Do I need more than one estimate?
There is no state law requiring you to obtain more than one insurance estimate. In fact, most insurance companies will work with a single estimate from a reputable body shop. We recommend that you choose a body shop you are comfortable with, like Bondurant Auto Body and allow them to work directly with your insurance company to see that your vehicle is repaired properly and returned to you as soon as possible.
What if I already have an estimate
from my insurance company?
If you already have an estimate from your insurance company, we just need a copy to get started and schedule you for repairs.
Why is your estimate different
than the others I have received?
Differences in repair estimates are common. Reasons range from differing opinions regarding repair methods, overlooked items, or unseen items. If you’re not sure why one estimate is different from another, please ask and we will explain each estimate in detail.
Can I choose where to have my car repaired?
The choice of repair facility is 100% yours. Although an insurance company may suggest shops on their “list” or who they prefer to work with, anti-steering laws prevent an insurer from mandating the use of a particular body shop for them to pay for the repair. The choice of repair shop us ultimately yours. Bondurant Auto Body offers a lifetime warranty on all workmanship.
How long will repairs take?
Each vehicle will be handled on a case by case basis. Our goal is to return your car to you as soon as possible, while taking all aspects of the damage into consideration. We spend time making sure that we understand the correct manufacturers repair standards as well as ensuring all necessary processes are completed.
Do I have to take my car back to the dealership for repairs?
Many dealership body shops do fine quality work, however, independent body shops still repair the majority of collision damaged vehicles. There are laws in place to prevent auto manufacturers from voiding warranties due to repairs done by shops other than dealers of those product lines. By not selling cars or changing oil, our full focus is on collision repair and we feel the difference shows in our customer service and finished product.
What is a supplement?
A supplement refers to any additional repairs that are called for outside of the original estimate. Usually things that can’t be seen until the vehicle is torn down. Depending upon the cost of repairs, some insurance companies will pay directly off of an estimate we write, while others assign their own appraisers to evaluate the damages and write an initial estimate of their own. Whenever an insurance company elects to have their own representative create an estimate for repairs, we need to have a copy in order to accurately inform them of any supplemental charges that may come up. Since the initial check for repairs (written by the insurance company) comes from their initial estimate, a breakdown of what their representative saw and already paid for is critical in order to handle any supplemental billing for you.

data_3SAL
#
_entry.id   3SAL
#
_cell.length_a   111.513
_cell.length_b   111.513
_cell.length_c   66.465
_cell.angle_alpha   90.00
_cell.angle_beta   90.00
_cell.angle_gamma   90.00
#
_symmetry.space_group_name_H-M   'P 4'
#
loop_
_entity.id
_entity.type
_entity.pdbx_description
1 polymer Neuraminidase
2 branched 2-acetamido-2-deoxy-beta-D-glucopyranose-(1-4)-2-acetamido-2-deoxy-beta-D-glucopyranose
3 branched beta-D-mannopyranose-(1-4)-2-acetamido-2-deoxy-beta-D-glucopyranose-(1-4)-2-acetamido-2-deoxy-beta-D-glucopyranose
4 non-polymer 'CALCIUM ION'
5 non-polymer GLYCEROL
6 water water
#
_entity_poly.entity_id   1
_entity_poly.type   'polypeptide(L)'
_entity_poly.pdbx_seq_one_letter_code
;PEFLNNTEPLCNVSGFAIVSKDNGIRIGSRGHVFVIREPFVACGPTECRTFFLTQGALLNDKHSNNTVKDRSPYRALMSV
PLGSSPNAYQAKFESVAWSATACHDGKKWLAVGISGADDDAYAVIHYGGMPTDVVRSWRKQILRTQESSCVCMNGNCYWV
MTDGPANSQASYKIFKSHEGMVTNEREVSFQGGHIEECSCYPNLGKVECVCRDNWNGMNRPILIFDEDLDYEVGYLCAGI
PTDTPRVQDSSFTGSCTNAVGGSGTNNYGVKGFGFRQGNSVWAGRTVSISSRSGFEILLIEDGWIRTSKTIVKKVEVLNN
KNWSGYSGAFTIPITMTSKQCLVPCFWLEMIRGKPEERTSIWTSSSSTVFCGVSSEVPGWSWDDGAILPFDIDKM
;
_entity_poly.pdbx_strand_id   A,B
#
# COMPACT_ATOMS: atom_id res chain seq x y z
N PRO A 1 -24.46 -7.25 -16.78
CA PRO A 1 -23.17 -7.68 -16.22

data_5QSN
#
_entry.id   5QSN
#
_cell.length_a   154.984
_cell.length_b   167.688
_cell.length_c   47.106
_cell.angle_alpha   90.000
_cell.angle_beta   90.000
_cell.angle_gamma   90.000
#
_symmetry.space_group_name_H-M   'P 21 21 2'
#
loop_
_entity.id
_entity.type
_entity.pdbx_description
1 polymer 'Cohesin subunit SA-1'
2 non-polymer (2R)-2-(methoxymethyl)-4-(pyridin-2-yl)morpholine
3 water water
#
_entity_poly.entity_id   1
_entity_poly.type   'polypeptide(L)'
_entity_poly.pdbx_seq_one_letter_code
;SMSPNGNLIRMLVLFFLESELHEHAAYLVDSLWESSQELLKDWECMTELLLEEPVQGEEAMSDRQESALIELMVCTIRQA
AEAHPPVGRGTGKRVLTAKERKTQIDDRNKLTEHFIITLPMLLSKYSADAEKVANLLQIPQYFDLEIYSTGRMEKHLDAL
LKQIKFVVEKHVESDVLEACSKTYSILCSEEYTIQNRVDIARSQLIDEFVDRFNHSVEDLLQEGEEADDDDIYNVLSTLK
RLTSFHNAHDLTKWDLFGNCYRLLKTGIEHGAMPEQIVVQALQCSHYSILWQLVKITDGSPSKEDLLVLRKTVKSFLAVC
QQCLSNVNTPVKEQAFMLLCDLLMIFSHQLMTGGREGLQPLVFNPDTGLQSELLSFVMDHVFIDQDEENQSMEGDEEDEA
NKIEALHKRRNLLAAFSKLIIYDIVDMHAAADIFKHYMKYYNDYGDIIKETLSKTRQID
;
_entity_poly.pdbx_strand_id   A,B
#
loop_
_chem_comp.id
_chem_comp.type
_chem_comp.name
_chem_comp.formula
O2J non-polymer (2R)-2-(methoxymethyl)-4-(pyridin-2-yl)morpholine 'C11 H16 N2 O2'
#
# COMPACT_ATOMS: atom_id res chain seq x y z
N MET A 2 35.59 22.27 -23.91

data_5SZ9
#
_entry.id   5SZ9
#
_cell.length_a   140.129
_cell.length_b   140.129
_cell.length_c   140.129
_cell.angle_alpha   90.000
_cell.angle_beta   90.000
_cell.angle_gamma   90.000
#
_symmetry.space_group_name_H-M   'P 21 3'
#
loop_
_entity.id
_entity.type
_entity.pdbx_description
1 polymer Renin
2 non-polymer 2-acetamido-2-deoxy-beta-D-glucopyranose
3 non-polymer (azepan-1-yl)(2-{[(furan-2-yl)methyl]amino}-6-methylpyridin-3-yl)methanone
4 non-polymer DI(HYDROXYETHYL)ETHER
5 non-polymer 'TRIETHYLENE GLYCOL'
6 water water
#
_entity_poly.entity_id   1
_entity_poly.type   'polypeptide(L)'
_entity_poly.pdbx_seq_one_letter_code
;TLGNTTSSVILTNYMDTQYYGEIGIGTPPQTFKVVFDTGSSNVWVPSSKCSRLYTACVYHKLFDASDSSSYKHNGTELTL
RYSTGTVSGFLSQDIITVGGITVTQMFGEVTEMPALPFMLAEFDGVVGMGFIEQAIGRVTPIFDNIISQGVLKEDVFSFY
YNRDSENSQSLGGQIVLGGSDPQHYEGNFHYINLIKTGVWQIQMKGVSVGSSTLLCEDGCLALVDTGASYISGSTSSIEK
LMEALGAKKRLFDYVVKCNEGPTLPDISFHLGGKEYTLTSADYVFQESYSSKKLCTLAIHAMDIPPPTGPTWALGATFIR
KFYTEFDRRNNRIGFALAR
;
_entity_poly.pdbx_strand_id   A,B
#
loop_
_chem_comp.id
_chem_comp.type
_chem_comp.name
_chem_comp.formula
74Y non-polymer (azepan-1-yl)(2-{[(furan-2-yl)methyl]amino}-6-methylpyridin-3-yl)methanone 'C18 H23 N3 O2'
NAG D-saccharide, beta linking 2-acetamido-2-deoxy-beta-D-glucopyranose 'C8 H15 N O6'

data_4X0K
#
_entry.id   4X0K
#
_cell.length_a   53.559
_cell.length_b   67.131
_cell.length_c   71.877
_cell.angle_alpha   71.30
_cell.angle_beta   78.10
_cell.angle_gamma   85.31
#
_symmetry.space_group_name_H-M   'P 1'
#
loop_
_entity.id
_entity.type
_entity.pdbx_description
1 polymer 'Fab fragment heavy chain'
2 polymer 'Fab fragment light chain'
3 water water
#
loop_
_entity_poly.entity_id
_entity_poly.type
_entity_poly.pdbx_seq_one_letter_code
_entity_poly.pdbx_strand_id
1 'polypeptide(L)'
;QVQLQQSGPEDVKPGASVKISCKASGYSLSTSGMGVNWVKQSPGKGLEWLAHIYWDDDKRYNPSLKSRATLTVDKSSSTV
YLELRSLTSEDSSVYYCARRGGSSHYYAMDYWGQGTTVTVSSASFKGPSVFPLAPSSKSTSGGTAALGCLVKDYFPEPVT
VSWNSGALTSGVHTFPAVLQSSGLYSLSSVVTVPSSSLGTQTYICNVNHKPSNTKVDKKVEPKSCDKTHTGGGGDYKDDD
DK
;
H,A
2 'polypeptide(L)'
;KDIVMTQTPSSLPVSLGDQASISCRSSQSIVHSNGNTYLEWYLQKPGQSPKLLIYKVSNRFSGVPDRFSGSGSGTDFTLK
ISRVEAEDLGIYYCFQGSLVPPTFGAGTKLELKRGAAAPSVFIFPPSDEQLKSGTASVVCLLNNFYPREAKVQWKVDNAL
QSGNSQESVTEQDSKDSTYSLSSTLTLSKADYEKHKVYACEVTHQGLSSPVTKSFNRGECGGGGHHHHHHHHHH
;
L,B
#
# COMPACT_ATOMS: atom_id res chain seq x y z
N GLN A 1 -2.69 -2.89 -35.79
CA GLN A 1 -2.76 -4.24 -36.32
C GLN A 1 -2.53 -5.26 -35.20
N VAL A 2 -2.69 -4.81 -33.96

Where do parts come from?
Replacement parts for your car come from three different sources:
• LKQ (Used or Recycled)
• Aftermarket or Reconditioned
OEM (Original Equipment Manufacturer) means that same company that built it; Ford, GM, Honda, Acura, Toyota, etc, manufactures replacement parts for your car. OEM parts are distributed through local dealers. Because of the distribution chain established by automobile manufacturers, parts are sold through car dealers, not shipped from the manufacturing plants directly to the end user. Selling them through dealers allows local inventory to exist which means faster access to most parts than having to wait to get them all from a couple of factories around the country.
LKQ (Used or Recycled) is another name for used OEM parts. LKQ are also known as used, salvage, or recycled parts. LKQ parts are undamaged parts removed from a vehicle that has gone to a salvage yard. Salvage parts are usually available in 1 to 5 days depending upon how far away
the parts are. “LKQ" is an acronym for Like, Kind & Quality.
Aftermarket parts come from companies other than the original manufacturer of your car. They are intended to be identical to the parts made by the original manufacturer. Not every car part is reproduced by Aftermarket suppliers. Typically only the most commonly replaced parts will be available such as bumpers, hoods headlights and fenders.
Where will my insurance company send the check?
Sometimes the insurance company will send a check directly to you. If this happens, you will need to bring in that check, along with your deductible payment when you pick up your repaired vehicle. If you sign our Direct to Pay form, the insurance company should send the check directly to us.
Can the shop help bury my deductible?
No. When you purchased your insurance policy, you signed a
contract saying you will pay the first amount of the claim up to your deductible. Repairers should not be asked to hide the deductible. That practice would constitute fraud by both the shop and consumer. The penalties for insurance fraud are severe. If a shop offers to save your deductible, they are absorbing that at your cost. They are not doing the said repairs in order to make up for your deductible. This could lead to unsafe and unsatisfactory repairs which will ultimately cost you at some point.
What are betterment charges?
Parts that wear out and need replacement with time and use (i.e., tires, batteries, and suspension parts) are commonly subject to betterment charges when they are replaced during the repair process. These betterment charges are determined by your insurance company and are pro-rated based on actual miles on your vehicle.